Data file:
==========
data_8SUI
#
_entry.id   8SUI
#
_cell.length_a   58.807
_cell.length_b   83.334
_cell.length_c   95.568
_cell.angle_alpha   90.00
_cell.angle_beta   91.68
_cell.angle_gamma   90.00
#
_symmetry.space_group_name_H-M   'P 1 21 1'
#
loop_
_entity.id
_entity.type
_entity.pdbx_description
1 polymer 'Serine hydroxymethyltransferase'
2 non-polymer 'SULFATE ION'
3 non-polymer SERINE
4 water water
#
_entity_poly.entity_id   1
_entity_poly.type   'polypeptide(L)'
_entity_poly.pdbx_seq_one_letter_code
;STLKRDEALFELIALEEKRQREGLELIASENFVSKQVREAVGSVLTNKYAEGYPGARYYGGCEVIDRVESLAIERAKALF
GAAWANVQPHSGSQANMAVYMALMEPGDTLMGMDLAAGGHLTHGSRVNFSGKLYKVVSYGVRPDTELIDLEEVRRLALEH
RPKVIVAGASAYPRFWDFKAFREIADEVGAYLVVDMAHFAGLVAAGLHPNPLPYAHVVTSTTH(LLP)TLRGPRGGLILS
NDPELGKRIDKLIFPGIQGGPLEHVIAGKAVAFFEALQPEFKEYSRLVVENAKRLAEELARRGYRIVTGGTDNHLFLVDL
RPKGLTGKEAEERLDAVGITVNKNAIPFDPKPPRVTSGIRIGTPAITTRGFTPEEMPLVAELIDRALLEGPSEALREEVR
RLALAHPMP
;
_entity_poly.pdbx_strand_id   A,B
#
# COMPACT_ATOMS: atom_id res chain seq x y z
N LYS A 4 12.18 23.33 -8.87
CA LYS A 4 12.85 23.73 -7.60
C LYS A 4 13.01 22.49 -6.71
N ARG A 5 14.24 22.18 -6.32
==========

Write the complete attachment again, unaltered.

data_8SUI
#
_entry.id   8SUI
#
_cell.length_a   58.807
_cell.length_b   83.334
_cell.length_c   95.568
_cell.angle_alpha   90.00
_cell.angle_beta   91.68
_cell.angle_gamma   90.00
#
_symmetry.space_group_name_H-M   'P 1 21 1'
#
loop_
_entity.id
_entity.type
_entity.pdbx_description
1 polymer 'Serine hydroxymethyltransferase'
2 non-polymer 'SULFATE ION'
3 non-polymer SERINE
4 water water
#
_entity_poly.entity_id   1
_entity_poly.type   'polypeptide(L)'
_entity_poly.pdbx_seq_one_letter_code
;STLKRDEALFELIALEEKRQREGLELIASENFVSKQVREAVGSVLTNKYAEGYPGARYYGGCEVIDRVESLAIERAKALF
GAAWANVQPHSGSQANMAVYMALMEPGDTLMGMDLAAGGHLTHGSRVNFSGKLYKVVSYGVRPDTELIDLEEVRRLALEH
RPKVIVAGASAYPRFWDFKAFREIADEVGAYLVVDMAHFAGLVAAGLHPNPLPYAHVVTSTTH(LLP)TLRGPRGGLILS
NDPELGKRIDKLIFPGIQGGPLEHVIAGKAVAFFEALQPEFKEYSRLVVENAKRLAEELARRGYRIVTGGTDNHLFLVDL
RPKGLTGKEAEERLDAVGITVNKNAIPFDPKPPRVTSGIRIGTPAITTRGFTPEEMPLVAELIDRALLEGPSEALREEVR
RLALAHPMP
;
_entity_poly.pdbx_strand_id   A,B
#
# COMPACT_ATOMS: atom_id res chain seq x y z
N LYS A 4 12.18 23.33 -8.87
CA LYS A 4 12.85 23.73 -7.60
C LYS A 4 13.01 22.49 -6.71
N ARG A 5 14.24 22.18 -6.32